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While we're on the subject of musicians waxing poetic about Obama, a quieter but more powerful statement than Springsteen's (to my ears anyway) comes from bluegrass legend Ralph Stanley, who released a radio ad endorsing Obama on Thursday. The ad is playing on stations in Stanley's native southwestern Virginia--which has no shortage of country and gospel stations and not much to compete with them.
Stanley's a lifelong Democrat, so this is isn't exactly shocking. What makes the ad effective isn't so much what he says as how he says it. I always get sentimental this time of year, but what really struck me is that the song playing in the background when Stanley says that young people shouldn't have to leave home to find work--a huge sore spot down there--is "Rank Stranger," about an Appalachian expatriate coming back and finding no familiar faces left.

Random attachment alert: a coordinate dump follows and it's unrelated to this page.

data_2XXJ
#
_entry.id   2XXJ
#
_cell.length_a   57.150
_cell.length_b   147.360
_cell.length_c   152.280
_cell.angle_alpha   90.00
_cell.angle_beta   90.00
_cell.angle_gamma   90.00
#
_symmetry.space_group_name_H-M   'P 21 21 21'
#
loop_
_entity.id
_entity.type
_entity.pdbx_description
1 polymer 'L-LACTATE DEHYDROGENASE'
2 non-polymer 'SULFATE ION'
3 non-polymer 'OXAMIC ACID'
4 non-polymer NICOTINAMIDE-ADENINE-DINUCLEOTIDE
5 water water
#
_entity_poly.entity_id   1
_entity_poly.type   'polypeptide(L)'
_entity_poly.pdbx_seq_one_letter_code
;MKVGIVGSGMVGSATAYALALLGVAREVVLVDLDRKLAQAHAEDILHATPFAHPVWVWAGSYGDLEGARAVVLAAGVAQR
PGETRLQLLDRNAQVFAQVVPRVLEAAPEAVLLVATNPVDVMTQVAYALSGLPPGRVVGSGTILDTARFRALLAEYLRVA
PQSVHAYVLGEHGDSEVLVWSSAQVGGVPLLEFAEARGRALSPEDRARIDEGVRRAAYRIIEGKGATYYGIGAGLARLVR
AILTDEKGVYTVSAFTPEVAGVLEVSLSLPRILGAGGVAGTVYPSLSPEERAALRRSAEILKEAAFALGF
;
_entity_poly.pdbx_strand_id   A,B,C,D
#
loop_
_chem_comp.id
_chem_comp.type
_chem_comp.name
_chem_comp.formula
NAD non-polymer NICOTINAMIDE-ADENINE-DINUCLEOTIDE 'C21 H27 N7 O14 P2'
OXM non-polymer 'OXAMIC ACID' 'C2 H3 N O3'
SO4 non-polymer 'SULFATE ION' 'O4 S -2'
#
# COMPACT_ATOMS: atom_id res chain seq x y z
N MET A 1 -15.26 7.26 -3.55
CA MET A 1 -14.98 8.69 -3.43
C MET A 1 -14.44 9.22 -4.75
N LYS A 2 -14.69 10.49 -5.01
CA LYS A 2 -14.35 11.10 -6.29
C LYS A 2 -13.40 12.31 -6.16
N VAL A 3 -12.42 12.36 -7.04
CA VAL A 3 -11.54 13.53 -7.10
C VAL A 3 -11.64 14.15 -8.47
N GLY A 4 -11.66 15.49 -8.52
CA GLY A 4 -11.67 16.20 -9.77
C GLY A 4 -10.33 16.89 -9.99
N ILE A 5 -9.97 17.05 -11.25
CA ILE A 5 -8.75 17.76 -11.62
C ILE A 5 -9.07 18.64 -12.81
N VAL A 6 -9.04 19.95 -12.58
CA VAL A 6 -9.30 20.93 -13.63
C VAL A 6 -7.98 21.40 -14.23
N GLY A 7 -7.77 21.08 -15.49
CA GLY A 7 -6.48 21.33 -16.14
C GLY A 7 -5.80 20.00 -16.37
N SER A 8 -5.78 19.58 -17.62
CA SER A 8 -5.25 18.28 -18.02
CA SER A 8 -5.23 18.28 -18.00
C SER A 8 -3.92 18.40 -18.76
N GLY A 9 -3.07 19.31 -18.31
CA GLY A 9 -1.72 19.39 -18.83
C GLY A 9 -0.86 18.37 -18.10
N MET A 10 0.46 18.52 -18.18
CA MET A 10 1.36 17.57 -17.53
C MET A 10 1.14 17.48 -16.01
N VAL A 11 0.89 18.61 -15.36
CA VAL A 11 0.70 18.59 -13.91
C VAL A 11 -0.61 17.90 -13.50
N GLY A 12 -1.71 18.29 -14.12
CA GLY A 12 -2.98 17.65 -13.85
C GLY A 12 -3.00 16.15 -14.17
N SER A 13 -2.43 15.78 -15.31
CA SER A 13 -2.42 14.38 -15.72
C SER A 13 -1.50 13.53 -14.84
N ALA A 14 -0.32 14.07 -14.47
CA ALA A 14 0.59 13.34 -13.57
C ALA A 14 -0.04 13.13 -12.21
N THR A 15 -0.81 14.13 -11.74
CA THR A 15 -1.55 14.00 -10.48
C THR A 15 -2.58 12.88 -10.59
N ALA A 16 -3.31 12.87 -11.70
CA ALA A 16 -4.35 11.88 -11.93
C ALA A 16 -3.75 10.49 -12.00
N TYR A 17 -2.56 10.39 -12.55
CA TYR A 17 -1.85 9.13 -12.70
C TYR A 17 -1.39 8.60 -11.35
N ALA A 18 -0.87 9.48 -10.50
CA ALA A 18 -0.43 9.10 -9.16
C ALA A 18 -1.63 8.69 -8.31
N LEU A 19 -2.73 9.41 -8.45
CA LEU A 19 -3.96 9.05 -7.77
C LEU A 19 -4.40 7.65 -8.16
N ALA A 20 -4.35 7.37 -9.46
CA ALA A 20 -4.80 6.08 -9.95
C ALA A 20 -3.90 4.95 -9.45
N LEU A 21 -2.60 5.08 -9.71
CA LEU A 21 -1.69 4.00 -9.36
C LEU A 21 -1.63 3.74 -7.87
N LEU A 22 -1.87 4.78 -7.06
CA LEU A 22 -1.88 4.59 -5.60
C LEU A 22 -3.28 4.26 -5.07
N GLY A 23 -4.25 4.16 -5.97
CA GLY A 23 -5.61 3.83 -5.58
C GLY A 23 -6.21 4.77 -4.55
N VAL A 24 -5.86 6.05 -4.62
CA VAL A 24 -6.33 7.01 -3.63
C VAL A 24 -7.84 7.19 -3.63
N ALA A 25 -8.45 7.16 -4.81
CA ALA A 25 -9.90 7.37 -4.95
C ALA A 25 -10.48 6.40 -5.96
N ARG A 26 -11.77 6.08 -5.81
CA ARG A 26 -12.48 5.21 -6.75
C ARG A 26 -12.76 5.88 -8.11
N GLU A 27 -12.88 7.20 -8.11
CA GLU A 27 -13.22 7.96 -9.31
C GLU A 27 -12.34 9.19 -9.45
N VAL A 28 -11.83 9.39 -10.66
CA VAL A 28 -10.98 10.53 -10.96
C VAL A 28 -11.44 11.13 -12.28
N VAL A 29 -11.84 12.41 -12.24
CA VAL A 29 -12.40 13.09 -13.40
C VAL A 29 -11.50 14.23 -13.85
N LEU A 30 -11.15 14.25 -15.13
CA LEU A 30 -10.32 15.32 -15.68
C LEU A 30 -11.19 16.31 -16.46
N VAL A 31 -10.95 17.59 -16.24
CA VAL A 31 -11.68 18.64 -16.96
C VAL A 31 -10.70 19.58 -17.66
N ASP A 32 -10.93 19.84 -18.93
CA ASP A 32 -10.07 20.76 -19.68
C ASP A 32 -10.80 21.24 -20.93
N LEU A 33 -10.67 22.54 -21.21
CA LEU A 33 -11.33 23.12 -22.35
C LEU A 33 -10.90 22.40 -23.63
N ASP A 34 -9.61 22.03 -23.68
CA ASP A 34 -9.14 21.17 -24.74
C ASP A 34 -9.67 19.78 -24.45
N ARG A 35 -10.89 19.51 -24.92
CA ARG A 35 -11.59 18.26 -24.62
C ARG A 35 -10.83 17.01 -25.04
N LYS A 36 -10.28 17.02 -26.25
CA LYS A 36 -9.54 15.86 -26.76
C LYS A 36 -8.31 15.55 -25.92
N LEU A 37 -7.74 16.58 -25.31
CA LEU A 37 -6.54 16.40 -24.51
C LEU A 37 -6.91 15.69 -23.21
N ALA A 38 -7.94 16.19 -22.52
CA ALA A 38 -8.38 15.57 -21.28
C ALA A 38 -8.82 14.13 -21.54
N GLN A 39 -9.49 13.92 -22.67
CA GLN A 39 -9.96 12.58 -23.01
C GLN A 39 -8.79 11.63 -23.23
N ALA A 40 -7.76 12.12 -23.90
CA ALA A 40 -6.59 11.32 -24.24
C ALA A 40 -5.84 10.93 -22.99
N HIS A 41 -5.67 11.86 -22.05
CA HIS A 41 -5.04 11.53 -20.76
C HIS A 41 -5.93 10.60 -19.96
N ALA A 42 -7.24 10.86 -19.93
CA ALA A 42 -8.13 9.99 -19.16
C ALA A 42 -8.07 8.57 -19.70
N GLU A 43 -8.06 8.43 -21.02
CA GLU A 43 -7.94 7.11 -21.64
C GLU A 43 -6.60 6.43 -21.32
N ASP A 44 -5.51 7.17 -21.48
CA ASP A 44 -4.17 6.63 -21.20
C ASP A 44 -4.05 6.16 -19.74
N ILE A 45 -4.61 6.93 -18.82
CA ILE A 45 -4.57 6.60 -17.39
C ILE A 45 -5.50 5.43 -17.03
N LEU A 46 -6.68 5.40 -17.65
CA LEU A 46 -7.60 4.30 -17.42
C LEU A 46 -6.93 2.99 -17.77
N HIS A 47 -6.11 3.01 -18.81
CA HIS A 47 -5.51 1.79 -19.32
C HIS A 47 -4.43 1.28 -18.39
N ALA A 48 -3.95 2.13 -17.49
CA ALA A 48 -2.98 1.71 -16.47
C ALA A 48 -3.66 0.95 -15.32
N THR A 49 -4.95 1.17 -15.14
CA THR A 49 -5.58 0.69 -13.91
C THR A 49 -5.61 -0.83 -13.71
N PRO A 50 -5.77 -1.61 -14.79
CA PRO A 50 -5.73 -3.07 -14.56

While most of the counties where Stanley's ad is airing are pretty red (with the exception of those that border on the coal fields of southern West Virginia), honor compels me to point out that the Fightin' Ninth, the district that covers most of the area, has been represented in the House by a Democrat, Rick Boucher, since 1982. Charming stereotypes about backwoods Luddites notwithstanding, he's founder and cochair of the House Internet Caucus. (Full disclosure: He's also married to an editor of the Galax Gazette, a newspaper I wrote for in grade school. But he married her in 2006.)
Will Stanley's endorsement matter? To a few people, probably, yeah. After all, there's simply no way anyone in Virginia is going to be able to write off Doctor Ralph Stanley by God as "not one of us."